My New Year Resolution

This year I made only two New Year’s resolutions. But, boy, will they be hard to work on. The first one is to achieve a less busy mind. What do I mean by that?

When you think about your lifestyle in this day and age, it is hard not to perceive it as 6b70d06bfccea3b6769fdfe1ec46e153.jpgbusy. Whatever is your job, if you have family or not, if you are a student, employee or self-employed, you are busy! We are trapped in between work or professional requirements and those of family and friends, and often; our ambitions and self-imposed pressures add oil to fire. No wonder why most of us feel overwhelmed most of the time. I think it is almost a miracle to find a person who would not suffer from anxiety, sleep deprivation and/or other types of psychological challenges (me included). Being busy is becoming a glorified lifestyle: she/he who is not busy is lazy, missing out on life, or both.

In the past few years with development of smart phones, tablets and commonly accessible 3G and wi-fi networks, the “burden” of being constantly connected is adding to the already substantial levels of stress and busyness. While having a constant internet connection can be very convenient and helpful, and at times, even lifesaving, for most people it is a form of distraction and pass time.

Have you noticed that people can no longer be just waiting without doing something? Whether it’s at the clinic, in public transport, or at airports, the majority of in-transit people have their heads bent downwards looking towards their smartphones. I plead guilty of this too. Lately I am becoming very aware of this habit many of us have, and I am increasingly noticing it everywhere I go. In many places around town, it is very common to see friends sitting together in a coffee shop but instead of talking to each other, they are staring into their phones.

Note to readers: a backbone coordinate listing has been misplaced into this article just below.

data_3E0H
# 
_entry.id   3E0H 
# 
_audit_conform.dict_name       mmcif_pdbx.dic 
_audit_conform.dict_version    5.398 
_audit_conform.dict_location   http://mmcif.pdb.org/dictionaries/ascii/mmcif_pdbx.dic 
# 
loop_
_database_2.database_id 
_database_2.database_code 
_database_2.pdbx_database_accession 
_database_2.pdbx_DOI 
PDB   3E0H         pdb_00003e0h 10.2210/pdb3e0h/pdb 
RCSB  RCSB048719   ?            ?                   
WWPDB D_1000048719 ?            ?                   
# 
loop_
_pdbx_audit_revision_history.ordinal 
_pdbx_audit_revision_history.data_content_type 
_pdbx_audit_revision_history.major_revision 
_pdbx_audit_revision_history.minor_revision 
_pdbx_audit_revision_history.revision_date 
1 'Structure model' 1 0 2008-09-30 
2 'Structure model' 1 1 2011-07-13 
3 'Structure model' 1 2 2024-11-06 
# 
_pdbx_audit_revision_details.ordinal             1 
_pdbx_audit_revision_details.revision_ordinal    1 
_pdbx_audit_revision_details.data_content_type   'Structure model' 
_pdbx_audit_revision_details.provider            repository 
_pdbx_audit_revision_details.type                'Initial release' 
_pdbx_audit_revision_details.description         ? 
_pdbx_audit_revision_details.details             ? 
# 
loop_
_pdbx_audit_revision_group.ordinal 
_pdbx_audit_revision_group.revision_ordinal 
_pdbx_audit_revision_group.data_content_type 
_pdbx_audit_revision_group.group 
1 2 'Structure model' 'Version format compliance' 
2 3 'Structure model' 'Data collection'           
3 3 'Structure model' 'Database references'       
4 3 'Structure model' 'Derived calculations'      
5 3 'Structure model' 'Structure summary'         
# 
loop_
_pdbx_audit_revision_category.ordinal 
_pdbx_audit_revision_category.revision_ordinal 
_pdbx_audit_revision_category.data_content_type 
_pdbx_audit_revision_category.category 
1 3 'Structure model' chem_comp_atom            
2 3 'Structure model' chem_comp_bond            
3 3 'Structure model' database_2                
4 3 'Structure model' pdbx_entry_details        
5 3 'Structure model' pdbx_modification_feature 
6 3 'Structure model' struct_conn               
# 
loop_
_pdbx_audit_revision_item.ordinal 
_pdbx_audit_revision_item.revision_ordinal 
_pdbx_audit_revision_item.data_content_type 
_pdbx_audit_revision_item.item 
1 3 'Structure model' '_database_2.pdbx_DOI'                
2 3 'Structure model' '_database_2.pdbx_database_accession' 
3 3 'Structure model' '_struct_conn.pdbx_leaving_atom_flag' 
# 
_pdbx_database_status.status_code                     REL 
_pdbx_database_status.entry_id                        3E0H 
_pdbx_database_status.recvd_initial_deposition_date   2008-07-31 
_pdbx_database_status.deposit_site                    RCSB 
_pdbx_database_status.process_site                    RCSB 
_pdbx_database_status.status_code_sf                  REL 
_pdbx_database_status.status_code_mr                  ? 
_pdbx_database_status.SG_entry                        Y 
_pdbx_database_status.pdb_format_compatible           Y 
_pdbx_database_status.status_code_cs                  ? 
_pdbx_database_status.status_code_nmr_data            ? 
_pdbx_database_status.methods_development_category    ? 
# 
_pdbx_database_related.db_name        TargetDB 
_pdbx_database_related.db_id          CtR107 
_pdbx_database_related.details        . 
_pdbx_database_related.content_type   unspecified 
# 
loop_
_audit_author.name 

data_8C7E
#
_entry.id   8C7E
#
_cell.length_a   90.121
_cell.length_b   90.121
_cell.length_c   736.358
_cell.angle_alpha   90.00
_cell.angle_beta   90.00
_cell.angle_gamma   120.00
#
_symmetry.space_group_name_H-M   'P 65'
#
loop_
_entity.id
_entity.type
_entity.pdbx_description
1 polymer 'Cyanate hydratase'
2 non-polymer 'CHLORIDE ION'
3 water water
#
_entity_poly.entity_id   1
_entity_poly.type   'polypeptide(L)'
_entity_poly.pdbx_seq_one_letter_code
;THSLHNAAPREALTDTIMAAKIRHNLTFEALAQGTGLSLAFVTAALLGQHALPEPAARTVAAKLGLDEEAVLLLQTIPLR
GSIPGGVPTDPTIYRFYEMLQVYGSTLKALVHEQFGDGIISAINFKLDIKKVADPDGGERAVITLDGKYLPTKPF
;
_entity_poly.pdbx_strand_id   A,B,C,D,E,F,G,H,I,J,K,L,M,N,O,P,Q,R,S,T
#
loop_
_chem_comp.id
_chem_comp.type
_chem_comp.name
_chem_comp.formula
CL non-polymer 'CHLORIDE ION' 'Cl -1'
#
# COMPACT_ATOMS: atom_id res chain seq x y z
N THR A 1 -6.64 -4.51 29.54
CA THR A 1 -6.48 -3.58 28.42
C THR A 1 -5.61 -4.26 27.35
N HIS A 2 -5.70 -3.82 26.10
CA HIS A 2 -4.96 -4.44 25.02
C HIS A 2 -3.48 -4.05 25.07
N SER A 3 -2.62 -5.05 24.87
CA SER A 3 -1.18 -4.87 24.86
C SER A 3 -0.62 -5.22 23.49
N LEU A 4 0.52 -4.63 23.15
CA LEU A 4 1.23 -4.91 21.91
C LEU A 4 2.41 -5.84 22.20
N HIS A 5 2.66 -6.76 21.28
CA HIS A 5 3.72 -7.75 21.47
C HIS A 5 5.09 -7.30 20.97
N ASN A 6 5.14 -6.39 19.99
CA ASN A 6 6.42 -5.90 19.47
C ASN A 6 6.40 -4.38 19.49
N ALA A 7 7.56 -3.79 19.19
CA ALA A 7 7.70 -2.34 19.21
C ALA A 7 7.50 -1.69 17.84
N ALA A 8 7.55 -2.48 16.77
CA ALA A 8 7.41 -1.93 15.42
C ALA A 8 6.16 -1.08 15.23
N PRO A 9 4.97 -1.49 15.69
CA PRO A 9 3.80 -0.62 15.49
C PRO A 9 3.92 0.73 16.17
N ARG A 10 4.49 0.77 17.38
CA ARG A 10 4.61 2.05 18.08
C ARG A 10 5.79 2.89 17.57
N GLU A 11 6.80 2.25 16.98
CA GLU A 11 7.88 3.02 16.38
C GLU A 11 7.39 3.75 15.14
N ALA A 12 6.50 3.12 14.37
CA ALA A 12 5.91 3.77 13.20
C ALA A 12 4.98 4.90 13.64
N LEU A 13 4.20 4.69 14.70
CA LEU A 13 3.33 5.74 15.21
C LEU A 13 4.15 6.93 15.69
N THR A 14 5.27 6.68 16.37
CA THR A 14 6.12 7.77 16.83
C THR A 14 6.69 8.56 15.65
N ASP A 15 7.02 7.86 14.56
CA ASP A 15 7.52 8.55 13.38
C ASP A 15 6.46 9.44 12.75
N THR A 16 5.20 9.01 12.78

For me personally, internet has become a double edge sword. I use it for studying, acquiring knowledge, keeping up with the latest research in nutrition and eating psychology, buying books, keeping in touch with family and friends in Slovakia and even with the local community… What bothers me is that I feel I am getting addicted to it. The vast amount of available information, the ease of access, and the fact that I have a medium to communicate with the world at large from a small handheld device have all got me stuck on it. While at first, like any novelty, I quite enjoyed the fact of being connected and communicating with others through text and emails, in more recent times I am finding that I do not like it that much anymore. I find that this whole “being connected thing” is stressing me out; making me feel constantly stimulated, and leaving me feeling overwhelmed. My mind is like the white hare from Alice in Wonderland, who runs around constantly complaining about how late he is. Whereas what I really want is to become that wise caterpillar, who is just chilling out; observing the world and puffing out clouds of blue smoke.

Now how can anyone achieve that?

The first step to any inner transformation is to become aware of what is happening and whether it works for you or not. It is like going to your first AA meeting – and am not saying you necessarily have been to one – and saying “My name is… and I am an addict.”

The urge to be constantly busy – whether busy doing something or just busy being online – takes attention from what is inside you: your true self, and presents you with attractive distractions. If there is always something to do and somewhere to go, you do not have time to be with yourself. So, by creating a busy environment around us; for example, by having the TV on all the time, by always keeping the radio on at home or in the car, by chatting through smartphones, or by constantly checking your Facebook page, you are avoiding your best friend: YOU!